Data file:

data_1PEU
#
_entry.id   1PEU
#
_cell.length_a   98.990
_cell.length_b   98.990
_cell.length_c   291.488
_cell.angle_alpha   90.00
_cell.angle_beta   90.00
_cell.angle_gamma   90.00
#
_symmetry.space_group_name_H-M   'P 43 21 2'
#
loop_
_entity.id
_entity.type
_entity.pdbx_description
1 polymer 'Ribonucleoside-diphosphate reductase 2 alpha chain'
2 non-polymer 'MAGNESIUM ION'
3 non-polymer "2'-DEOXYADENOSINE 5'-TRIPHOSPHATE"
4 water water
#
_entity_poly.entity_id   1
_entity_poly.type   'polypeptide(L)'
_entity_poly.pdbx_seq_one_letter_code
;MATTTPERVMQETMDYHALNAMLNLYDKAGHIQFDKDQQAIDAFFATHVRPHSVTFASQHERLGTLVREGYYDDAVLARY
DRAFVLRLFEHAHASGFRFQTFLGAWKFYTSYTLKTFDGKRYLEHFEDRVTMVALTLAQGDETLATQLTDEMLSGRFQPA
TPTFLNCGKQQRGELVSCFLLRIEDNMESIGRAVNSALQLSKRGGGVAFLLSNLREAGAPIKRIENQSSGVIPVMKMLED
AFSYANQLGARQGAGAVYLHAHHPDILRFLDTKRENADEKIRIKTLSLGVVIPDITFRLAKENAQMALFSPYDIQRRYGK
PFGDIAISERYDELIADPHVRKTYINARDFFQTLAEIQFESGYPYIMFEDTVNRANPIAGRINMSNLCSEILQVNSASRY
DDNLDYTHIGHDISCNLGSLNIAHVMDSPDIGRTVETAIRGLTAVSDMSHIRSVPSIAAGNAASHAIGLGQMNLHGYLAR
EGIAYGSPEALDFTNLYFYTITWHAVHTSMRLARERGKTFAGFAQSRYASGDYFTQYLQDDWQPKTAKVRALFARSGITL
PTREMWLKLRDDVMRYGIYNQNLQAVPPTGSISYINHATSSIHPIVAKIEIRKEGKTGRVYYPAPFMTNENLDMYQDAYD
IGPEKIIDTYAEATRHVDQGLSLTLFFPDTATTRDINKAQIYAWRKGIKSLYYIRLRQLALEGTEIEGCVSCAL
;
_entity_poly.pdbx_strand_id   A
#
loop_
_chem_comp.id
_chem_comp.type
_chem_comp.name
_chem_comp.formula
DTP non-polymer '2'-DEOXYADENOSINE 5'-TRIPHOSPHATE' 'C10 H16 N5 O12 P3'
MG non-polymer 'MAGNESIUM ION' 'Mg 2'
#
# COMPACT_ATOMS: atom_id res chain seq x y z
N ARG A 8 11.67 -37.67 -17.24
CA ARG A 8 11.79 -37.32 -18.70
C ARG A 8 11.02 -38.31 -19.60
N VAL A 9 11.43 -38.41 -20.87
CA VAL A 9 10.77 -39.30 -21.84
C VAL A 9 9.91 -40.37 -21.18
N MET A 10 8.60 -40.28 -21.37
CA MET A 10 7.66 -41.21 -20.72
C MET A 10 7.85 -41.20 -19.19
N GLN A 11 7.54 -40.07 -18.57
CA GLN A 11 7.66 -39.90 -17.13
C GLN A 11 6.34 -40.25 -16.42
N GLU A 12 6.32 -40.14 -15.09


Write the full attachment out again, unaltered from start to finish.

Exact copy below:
data_1PEU
#
_entry.id   1PEU
#
_cell.length_a   98.990
_cell.length_b   98.990
_cell.length_c   291.488
_cell.angle_alpha   90.00
_cell.angle_beta   90.00
_cell.angle_gamma   90.00
#
_symmetry.space_group_name_H-M   'P 43 21 2'
#
loop_
_entity.id
_entity.type
_entity.pdbx_description
1 polymer 'Ribonucleoside-diphosphate reductase 2 alpha chain'
2 non-polymer 'MAGNESIUM ION'
3 non-polymer "2'-DEOXYADENOSINE 5'-TRIPHOSPHATE"
4 water water
#
_entity_poly.entity_id   1
_entity_poly.type   'polypeptide(L)'
_entity_poly.pdbx_seq_one_letter_code
;MATTTPERVMQETMDYHALNAMLNLYDKAGHIQFDKDQQAIDAFFATHVRPHSVTFASQHERLGTLVREGYYDDAVLARY
DRAFVLRLFEHAHASGFRFQTFLGAWKFYTSYTLKTFDGKRYLEHFEDRVTMVALTLAQGDETLATQLTDEMLSGRFQPA
TPTFLNCGKQQRGELVSCFLLRIEDNMESIGRAVNSALQLSKRGGGVAFLLSNLREAGAPIKRIENQSSGVIPVMKMLED
AFSYANQLGARQGAGAVYLHAHHPDILRFLDTKRENADEKIRIKTLSLGVVIPDITFRLAKENAQMALFSPYDIQRRYGK
PFGDIAISERYDELIADPHVRKTYINARDFFQTLAEIQFESGYPYIMFEDTVNRANPIAGRINMSNLCSEILQVNSASRY
DDNLDYTHIGHDISCNLGSLNIAHVMDSPDIGRTVETAIRGLTAVSDMSHIRSVPSIAAGNAASHAIGLGQMNLHGYLAR
EGIAYGSPEALDFTNLYFYTITWHAVHTSMRLARERGKTFAGFAQSRYASGDYFTQYLQDDWQPKTAKVRALFARSGITL
PTREMWLKLRDDVMRYGIYNQNLQAVPPTGSISYINHATSSIHPIVAKIEIRKEGKTGRVYYPAPFMTNENLDMYQDAYD
IGPEKIIDTYAEATRHVDQGLSLTLFFPDTATTRDINKAQIYAWRKGIKSLYYIRLRQLALEGTEIEGCVSCAL
;
_entity_poly.pdbx_strand_id   A
#
loop_
_chem_comp.id
_chem_comp.type
_chem_comp.name
_chem_comp.formula
DTP non-polymer '2'-DEOXYADENOSINE 5'-TRIPHOSPHATE' 'C10 H16 N5 O12 P3'
MG non-polymer 'MAGNESIUM ION' 'Mg 2'
#
# COMPACT_ATOMS: atom_id res chain seq x y z
N ARG A 8 11.67 -37.67 -17.24
CA ARG A 8 11.79 -37.32 -18.70
C ARG A 8 11.02 -38.31 -19.60
N VAL A 9 11.43 -38.41 -20.87
CA VAL A 9 10.77 -39.30 -21.84
C VAL A 9 9.91 -40.37 -21.18
N MET A 10 8.60 -40.28 -21.37
CA MET A 10 7.66 -41.21 -20.72
C MET A 10 7.85 -41.20 -19.19
N GLN A 11 7.54 -40.07 -18.57
CA GLN A 11 7.66 -39.90 -17.13
C GLN A 11 6.34 -40.25 -16.42
N GLU A 12 6.32 -40.14 -15.09